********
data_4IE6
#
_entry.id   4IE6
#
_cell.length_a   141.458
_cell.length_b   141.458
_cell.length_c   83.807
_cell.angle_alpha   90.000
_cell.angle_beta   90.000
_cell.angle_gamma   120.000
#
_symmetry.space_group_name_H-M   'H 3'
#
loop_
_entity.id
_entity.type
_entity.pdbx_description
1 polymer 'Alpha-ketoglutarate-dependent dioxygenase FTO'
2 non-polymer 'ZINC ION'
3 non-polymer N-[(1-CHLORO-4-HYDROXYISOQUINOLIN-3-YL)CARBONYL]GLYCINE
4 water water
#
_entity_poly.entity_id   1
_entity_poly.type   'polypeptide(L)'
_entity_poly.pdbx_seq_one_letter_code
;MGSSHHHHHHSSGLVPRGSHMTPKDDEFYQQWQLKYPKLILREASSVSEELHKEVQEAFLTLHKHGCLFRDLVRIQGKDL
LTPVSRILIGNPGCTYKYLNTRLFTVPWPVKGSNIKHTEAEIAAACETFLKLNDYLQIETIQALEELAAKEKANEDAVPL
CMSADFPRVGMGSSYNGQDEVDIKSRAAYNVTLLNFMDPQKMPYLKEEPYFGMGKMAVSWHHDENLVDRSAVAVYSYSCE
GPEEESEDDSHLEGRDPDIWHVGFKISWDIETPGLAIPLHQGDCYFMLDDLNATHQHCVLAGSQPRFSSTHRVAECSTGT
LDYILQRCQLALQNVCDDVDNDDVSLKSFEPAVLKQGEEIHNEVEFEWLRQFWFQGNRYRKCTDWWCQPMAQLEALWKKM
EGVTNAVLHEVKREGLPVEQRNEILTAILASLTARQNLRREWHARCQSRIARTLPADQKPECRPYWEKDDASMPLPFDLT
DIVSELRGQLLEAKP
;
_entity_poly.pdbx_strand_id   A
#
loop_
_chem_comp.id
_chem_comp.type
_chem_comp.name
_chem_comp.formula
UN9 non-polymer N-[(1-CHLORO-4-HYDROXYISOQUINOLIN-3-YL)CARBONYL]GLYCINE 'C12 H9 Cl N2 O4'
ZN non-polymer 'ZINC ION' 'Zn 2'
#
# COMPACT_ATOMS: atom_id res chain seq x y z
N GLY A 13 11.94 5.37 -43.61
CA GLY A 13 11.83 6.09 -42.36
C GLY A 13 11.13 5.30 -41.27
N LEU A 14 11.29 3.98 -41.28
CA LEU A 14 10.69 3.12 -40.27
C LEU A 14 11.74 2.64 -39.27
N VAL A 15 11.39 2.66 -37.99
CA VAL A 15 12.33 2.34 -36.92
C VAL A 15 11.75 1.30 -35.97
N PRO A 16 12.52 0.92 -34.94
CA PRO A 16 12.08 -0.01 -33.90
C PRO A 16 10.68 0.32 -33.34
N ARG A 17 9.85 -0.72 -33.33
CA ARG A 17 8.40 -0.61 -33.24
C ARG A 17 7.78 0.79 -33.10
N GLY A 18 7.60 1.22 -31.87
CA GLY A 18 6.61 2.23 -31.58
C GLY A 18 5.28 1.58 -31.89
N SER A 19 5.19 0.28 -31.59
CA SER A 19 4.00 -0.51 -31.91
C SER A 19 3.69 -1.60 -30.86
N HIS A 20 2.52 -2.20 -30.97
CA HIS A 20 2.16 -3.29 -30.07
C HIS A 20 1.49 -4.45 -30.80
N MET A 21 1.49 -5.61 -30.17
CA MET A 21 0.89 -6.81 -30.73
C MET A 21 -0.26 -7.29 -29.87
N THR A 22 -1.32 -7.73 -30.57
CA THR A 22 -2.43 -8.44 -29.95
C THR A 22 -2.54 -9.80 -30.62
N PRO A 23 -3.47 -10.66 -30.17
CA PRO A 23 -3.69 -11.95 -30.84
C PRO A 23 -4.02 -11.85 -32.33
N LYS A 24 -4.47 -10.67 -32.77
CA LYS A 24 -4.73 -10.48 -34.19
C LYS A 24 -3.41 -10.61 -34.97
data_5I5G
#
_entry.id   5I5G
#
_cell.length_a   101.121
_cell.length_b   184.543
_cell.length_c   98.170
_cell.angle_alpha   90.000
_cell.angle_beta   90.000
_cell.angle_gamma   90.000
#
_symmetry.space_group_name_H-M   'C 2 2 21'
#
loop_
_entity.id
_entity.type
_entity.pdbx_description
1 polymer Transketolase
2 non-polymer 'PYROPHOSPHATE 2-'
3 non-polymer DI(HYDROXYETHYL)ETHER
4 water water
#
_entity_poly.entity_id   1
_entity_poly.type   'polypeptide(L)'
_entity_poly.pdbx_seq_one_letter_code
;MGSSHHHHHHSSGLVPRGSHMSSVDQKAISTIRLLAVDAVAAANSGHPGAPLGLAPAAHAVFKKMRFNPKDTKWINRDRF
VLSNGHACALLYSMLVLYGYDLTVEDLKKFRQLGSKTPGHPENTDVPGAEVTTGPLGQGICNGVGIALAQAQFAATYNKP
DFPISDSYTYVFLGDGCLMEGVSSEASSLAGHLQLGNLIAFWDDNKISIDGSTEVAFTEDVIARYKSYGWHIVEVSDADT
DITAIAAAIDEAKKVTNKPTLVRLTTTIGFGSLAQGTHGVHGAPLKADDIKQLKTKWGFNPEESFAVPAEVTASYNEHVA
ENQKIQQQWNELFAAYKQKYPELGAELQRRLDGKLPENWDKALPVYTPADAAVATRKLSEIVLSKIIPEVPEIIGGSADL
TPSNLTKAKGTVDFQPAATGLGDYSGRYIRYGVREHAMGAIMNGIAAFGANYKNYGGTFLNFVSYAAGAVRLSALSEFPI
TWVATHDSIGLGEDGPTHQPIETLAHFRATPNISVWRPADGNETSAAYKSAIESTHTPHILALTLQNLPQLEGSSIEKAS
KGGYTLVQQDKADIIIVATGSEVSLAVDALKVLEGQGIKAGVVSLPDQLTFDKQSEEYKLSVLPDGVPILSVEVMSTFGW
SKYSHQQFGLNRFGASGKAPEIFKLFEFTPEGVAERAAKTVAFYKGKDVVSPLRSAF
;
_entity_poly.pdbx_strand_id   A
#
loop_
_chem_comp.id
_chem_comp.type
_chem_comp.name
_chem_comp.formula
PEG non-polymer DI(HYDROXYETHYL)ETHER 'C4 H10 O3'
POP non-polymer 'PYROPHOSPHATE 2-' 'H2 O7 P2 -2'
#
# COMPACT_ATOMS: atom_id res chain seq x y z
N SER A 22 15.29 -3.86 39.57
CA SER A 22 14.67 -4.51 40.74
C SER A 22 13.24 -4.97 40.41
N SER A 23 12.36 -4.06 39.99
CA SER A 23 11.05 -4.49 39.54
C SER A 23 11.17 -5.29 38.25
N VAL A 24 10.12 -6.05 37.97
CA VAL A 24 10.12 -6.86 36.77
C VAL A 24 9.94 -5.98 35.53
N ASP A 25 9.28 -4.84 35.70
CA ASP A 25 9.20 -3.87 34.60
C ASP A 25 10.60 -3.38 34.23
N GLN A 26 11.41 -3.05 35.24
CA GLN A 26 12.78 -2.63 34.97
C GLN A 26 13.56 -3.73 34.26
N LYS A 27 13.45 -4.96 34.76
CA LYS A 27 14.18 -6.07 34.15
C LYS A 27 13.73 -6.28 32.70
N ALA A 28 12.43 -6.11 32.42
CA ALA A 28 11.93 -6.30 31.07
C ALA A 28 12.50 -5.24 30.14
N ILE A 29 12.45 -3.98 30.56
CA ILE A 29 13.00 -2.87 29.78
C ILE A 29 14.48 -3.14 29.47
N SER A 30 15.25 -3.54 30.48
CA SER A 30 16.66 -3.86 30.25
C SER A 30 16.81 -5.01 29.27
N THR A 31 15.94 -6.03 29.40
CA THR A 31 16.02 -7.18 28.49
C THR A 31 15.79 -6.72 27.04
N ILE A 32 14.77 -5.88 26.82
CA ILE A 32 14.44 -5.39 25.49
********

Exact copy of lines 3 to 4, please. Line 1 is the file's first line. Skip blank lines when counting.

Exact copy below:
_entry.id   4IE6
#